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The question asked by parents everywhere. School buses transport our nation’s most precious cargo. Take a moment to read this article on the real safety aspects of school transportation from Thomas Built Buses…


Each school day, school buses transport nearly 25 million students to and from school. Yet, the yellow school bus remains the safest form of transportation on the roads today. In fact, riding a school bus is 13 times safer than riding in the family vehicle. And students are 70 times more likely to arrive at school alive if they ride the bus versus driving themselves or riding with friends, according to the National Highway Traffic Safety Administration.

One of the primary reasons school buses are so safe is because they meet 42 Federal Motor Vehicle Safety Standards (FMVSS) – that’s more than any other vehicle on the road! One of these safety standards is the use of compartmentalization, which is a unique form of “automatic” passenger protection with high-backed, closely spaced, well-padded, energy-absorbing seating specifically designed to protect children. This engineering concept is among the best safety innovations and is one of the main reasons that school buses are so safe – even without seat belts.

Thomas Built School Buses Are Safe

Thomas Built Bus

Starting with the design and build of our school buses—all Thomas Built buses meet or exceed rigorous FMVSS/CMVSS standards. But that is just the beginning. Thomas Built’s Type C Saf-T-Liner® C2 school bus features Saf-T-Net construction, including side skirt reinforcement, extended roof bows and a welded header and rafter system to ensure maximum passenger safety. What does this all mean? Pretty much students riding the Saf-T-Liner C2 are enclosed in steel that extends below the floor to provide maximum support and safety.

And all Thomas Built Buses are secured with double-bolted body mounting clips (say that four times fast). These bolts provide superior and durable construction that protects the students riding in the bus today and also students riding in the same bus 20 years from today.

And don’t forget about the small buses. Thomas Built’s Minotour® and MyBus® are built with the strength of a full-size school bus with the added features of safety cage body construction with one-piece, skirt-to-skirt roof bows and two internal roof crash rails for rollover protection.

School Buses are Getting Safer Through Technology

School buses are built for durability and safety, and they keep getting safer and safer through technology. Thomas Built Buses invests in continuous improvements that make their school buses safer through state-of-the-art technologies and innovations. Some of the more recent safety innovations include:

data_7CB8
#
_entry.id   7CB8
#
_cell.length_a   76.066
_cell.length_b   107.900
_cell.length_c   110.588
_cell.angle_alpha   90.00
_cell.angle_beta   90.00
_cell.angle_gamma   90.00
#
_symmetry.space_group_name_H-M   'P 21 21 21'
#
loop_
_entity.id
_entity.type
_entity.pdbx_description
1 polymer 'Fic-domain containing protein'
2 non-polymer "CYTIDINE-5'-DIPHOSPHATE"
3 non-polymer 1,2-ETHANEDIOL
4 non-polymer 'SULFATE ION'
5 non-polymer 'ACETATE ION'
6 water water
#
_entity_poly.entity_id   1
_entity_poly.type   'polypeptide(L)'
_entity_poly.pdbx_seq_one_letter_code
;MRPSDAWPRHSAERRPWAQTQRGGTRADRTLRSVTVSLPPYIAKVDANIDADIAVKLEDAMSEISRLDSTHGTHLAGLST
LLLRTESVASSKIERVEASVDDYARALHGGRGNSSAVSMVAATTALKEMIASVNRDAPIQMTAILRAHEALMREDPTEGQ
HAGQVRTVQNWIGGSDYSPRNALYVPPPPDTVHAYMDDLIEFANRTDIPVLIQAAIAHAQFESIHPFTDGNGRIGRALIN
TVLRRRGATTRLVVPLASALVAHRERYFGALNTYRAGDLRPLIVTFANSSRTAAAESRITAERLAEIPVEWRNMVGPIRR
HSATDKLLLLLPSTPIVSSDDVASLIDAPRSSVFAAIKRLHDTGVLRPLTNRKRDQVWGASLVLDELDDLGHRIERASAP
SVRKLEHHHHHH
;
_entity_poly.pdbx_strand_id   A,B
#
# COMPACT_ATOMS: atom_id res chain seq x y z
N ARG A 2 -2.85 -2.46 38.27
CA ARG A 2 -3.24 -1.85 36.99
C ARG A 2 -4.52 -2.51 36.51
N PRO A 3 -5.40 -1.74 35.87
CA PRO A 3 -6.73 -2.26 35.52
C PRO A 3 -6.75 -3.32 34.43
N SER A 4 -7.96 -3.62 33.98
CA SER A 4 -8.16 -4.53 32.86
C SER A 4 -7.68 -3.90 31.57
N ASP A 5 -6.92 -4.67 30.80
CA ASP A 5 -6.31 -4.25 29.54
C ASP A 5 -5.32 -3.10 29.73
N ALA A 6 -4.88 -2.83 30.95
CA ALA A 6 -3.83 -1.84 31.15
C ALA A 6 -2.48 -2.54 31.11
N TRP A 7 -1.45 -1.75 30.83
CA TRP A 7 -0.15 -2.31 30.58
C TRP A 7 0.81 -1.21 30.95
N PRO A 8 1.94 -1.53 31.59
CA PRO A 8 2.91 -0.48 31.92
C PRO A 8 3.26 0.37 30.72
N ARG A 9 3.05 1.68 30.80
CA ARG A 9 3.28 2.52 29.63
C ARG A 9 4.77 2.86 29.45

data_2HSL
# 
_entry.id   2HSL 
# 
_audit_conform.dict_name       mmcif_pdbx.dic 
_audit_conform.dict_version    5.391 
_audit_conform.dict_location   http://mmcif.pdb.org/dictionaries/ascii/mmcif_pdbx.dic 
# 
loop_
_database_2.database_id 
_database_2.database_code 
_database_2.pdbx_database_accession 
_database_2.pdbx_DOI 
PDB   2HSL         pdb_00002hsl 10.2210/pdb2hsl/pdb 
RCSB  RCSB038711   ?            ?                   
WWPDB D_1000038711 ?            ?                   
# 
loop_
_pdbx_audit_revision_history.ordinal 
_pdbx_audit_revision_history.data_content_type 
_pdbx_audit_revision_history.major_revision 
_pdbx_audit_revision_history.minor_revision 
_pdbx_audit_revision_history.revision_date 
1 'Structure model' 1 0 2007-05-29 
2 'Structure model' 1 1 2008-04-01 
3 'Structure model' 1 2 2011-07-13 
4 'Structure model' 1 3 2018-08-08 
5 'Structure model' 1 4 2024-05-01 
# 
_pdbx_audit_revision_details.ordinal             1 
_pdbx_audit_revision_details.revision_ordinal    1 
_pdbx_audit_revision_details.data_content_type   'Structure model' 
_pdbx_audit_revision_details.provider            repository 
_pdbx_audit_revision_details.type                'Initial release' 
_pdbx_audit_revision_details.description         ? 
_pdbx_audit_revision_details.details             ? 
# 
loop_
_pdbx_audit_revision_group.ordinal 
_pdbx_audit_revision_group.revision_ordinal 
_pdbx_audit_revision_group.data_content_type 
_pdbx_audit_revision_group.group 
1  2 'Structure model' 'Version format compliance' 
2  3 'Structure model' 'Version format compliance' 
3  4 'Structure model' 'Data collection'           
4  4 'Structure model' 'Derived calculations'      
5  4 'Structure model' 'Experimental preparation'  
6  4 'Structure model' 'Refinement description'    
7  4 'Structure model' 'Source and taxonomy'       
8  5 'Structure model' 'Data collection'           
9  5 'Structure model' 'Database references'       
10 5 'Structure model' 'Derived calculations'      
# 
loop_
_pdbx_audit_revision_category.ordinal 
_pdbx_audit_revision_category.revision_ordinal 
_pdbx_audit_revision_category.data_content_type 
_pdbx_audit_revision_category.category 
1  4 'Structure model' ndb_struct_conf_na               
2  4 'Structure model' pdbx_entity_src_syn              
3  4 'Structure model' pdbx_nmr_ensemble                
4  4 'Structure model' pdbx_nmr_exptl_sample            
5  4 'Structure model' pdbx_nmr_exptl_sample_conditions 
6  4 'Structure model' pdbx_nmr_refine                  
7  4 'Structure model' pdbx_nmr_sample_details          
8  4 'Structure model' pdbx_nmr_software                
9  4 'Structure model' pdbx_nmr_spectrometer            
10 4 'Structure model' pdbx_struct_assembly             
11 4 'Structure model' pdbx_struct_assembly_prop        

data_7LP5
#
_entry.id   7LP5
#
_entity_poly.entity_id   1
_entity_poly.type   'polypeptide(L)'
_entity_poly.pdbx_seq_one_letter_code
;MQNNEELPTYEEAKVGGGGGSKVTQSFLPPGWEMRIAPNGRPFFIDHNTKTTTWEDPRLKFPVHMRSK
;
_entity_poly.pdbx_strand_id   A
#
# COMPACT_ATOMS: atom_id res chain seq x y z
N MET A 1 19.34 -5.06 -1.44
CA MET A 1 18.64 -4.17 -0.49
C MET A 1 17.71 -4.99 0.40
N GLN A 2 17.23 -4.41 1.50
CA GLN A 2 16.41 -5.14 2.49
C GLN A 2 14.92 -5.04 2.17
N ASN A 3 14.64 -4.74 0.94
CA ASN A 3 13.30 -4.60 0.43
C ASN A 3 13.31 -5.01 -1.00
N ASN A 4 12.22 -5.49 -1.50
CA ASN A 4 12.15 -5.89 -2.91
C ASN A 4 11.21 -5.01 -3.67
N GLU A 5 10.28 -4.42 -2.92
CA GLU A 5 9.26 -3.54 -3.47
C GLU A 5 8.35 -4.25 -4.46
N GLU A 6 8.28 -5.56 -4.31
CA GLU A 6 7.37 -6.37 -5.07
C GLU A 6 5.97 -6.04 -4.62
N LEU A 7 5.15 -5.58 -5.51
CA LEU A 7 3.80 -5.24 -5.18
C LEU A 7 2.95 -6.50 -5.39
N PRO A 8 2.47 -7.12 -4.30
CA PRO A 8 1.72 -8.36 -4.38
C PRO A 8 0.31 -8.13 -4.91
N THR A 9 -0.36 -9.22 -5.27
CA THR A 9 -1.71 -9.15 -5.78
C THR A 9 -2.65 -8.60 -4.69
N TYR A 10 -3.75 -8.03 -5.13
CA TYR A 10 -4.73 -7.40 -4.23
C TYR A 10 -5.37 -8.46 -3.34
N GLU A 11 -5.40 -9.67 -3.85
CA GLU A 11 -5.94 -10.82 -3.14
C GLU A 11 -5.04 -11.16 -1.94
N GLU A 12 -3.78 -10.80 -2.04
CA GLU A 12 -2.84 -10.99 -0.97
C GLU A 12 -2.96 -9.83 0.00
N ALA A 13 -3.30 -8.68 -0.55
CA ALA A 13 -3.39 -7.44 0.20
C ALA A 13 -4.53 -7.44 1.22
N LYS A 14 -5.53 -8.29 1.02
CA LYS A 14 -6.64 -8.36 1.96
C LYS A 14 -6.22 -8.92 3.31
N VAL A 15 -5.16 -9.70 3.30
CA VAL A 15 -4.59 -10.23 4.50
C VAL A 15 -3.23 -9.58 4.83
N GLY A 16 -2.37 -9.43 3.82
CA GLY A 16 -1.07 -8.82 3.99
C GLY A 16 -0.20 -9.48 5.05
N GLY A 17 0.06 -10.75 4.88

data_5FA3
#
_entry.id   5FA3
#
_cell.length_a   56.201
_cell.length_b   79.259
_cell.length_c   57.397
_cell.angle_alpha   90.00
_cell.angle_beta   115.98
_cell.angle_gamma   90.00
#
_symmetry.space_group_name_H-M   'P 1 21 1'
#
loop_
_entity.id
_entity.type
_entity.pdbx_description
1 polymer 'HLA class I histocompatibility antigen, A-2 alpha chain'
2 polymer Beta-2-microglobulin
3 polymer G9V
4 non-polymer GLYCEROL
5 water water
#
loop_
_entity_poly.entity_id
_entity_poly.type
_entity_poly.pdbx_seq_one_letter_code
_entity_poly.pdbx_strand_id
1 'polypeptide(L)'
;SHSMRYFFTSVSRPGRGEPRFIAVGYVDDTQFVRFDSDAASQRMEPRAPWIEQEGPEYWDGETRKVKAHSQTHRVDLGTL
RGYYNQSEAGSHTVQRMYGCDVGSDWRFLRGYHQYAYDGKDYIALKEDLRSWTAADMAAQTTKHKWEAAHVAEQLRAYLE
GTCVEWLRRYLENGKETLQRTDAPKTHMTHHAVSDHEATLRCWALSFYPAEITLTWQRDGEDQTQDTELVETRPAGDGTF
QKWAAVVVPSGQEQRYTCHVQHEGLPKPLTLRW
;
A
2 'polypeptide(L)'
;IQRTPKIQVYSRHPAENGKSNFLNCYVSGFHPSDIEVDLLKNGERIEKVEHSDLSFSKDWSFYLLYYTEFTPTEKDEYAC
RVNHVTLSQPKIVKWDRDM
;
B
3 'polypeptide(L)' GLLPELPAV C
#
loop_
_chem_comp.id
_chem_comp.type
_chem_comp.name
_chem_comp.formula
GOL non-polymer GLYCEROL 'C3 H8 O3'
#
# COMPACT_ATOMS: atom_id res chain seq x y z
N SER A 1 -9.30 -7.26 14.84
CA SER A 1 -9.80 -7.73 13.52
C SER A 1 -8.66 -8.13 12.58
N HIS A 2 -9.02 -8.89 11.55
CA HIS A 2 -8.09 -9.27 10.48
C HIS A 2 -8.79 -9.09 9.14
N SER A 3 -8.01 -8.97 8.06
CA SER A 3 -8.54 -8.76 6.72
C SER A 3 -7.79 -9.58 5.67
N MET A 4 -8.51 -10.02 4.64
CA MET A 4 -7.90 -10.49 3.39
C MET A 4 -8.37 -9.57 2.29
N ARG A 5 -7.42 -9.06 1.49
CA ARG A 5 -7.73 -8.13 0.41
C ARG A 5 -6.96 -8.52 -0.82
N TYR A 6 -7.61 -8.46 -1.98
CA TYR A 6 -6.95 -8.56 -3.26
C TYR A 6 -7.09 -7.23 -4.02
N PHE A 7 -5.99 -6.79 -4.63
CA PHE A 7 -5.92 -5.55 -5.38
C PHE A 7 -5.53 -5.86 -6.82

• Electronic stability control
  • Video cameras on both the inside and outside of the bus
  • Collision mitigation systems
  • Stop arm cameras
  • Student and vehicle tracking technology
  • Lane departure warnings

Many school buses across the country even have seat belts, either two-point lap belts, or more recently, three-point lap/shoulder belts.

Safe and Well-Trained School Bus Drivers

School Bus

Safe driving habits complement the safety features of a school bus. All school bus drivers must have a Class B or C Commercial Driver’s License (CDL) with a P (passenger) and S (school bus) endorsement on their license in order to operate a school bus. School bus drivers are also subject to random drug or alcohol testing, a driving record check and the same criminal background checks that teachers must undergo.

In addition, school bus drivers have extensive training on how to drive safely, as well as to monitor and protect the students onboard.

School Bus Safety Tips -How to be safe on and around a school bus

School bus safety is very serious to us at Thomas Built Buses. School buses are the safest way for students to get to and from school, however accidents still happen. In fact, most school bus accidents happen outside of the bus. That is why it is vital that passengers follow some basic school bus rules.

  1. Be careful and take your time getting on or off the bus.
  2. Pay attention to surrounding traffic. Look both ways for traffic before crossing the street.
  3. Make sure that the bus driver can see them at all times.